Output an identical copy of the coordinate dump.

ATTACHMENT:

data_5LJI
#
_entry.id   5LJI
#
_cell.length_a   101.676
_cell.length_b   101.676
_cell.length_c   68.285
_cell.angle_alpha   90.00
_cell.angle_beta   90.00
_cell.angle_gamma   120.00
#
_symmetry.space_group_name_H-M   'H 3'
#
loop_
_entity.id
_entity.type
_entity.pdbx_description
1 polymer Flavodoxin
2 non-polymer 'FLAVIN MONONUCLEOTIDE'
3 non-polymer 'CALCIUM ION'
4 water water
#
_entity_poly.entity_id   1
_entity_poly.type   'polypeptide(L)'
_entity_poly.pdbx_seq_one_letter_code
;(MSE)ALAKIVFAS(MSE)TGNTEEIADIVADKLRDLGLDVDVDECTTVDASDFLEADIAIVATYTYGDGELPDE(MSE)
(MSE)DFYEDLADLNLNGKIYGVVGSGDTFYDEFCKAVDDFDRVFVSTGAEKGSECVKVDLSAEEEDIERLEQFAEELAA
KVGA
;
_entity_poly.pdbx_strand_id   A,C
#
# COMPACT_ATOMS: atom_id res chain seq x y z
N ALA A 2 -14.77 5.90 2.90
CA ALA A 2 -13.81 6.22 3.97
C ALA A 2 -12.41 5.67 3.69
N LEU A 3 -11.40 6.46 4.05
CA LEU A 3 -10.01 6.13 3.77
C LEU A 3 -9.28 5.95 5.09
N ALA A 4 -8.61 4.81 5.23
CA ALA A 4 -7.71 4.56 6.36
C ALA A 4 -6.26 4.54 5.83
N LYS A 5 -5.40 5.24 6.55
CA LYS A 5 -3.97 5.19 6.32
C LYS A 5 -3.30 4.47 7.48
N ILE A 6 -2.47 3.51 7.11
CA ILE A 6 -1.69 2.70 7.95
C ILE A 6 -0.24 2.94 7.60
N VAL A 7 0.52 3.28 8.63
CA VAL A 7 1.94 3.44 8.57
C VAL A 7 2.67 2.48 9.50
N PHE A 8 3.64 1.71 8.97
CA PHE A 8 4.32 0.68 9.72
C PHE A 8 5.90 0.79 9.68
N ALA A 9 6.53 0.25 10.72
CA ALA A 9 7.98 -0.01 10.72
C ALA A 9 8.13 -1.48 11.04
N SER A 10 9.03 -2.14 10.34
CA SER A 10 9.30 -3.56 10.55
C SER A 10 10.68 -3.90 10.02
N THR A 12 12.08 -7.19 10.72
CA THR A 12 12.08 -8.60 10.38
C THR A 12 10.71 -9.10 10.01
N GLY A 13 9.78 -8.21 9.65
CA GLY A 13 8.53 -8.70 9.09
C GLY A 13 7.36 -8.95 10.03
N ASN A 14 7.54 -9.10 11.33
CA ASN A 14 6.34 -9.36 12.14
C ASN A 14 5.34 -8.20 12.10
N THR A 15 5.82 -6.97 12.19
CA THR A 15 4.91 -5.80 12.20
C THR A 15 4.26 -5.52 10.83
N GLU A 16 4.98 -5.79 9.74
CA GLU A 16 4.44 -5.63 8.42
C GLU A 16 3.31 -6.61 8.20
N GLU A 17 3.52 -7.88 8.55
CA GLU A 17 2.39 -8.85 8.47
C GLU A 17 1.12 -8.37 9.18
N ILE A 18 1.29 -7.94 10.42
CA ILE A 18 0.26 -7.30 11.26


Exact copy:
data_5LJI
#
_entry.id   5LJI
#
_cell.length_a   101.676
_cell.length_b   101.676
_cell.length_c   68.285
_cell.angle_alpha   90.00
_cell.angle_beta   90.00
_cell.angle_gamma   120.00
#
_symmetry.space_group_name_H-M   'H 3'
#
loop_
_entity.id
_entity.type
_entity.pdbx_description
1 polymer Flavodoxin
2 non-polymer 'FLAVIN MONONUCLEOTIDE'
3 non-polymer 'CALCIUM ION'
4 water water
#
_entity_poly.entity_id   1
_entity_poly.type   'polypeptide(L)'
_entity_poly.pdbx_seq_one_letter_code
;(MSE)ALAKIVFAS(MSE)TGNTEEIADIVADKLRDLGLDVDVDECTTVDASDFLEADIAIVATYTYGDGELPDE(MSE)
(MSE)DFYEDLADLNLNGKIYGVVGSGDTFYDEFCKAVDDFDRVFVSTGAEKGSECVKVDLSAEEEDIERLEQFAEELAA
KVGA
;
_entity_poly.pdbx_strand_id   A,C
#
# COMPACT_ATOMS: atom_id res chain seq x y z
N ALA A 2 -14.77 5.90 2.90
CA ALA A 2 -13.81 6.22 3.97
C ALA A 2 -12.41 5.67 3.69
N LEU A 3 -11.40 6.46 4.05
CA LEU A 3 -10.01 6.13 3.77
C LEU A 3 -9.28 5.95 5.09
N ALA A 4 -8.61 4.81 5.23
CA ALA A 4 -7.71 4.56 6.36
C ALA A 4 -6.26 4.54 5.83
N LYS A 5 -5.40 5.24 6.55
CA LYS A 5 -3.97 5.19 6.32
C LYS A 5 -3.30 4.47 7.48
N ILE A 6 -2.47 3.51 7.11
CA ILE A 6 -1.69 2.70 7.95
C ILE A 6 -0.24 2.94 7.60
N VAL A 7 0.52 3.28 8.63
CA VAL A 7 1.94 3.44 8.57
C VAL A 7 2.67 2.48 9.50
N PHE A 8 3.64 1.71 8.97
CA PHE A 8 4.32 0.68 9.72
C PHE A 8 5.90 0.79 9.68
N ALA A 9 6.53 0.25 10.72
CA ALA A 9 7.98 -0.01 10.72
C ALA A 9 8.13 -1.48 11.04
N SER A 10 9.03 -2.14 10.34
CA SER A 10 9.30 -3.56 10.55
C SER A 10 10.68 -3.90 10.02
N THR A 12 12.08 -7.19 10.72
CA THR A 12 12.08 -8.60 10.38
C THR A 12 10.71 -9.10 10.01
N GLY A 13 9.78 -8.21 9.65
CA GLY A 13 8.53 -8.70 9.09
C GLY A 13 7.36 -8.95 10.03
N ASN A 14 7.54 -9.10 11.33
CA ASN A 14 6.34 -9.36 12.14
C ASN A 14 5.34 -8.20 12.10
N THR A 15 5.82 -6.97 12.19
CA THR A 15 4.91 -5.80 12.20
C THR A 15 4.26 -5.52 10.83
N GLU A 16 4.98 -5.79 9.74
CA GLU A 16 4.44 -5.63 8.42
C GLU A 16 3.31 -6.61 8.20
N GLU A 17 3.52 -7.88 8.55
CA GLU A 17 2.39 -8.85 8.47
C GLU A 17 1.12 -8.37 9.18
N ILE A 18 1.29 -7.94 10.42
CA ILE A 18 0.26 -7.30 11.26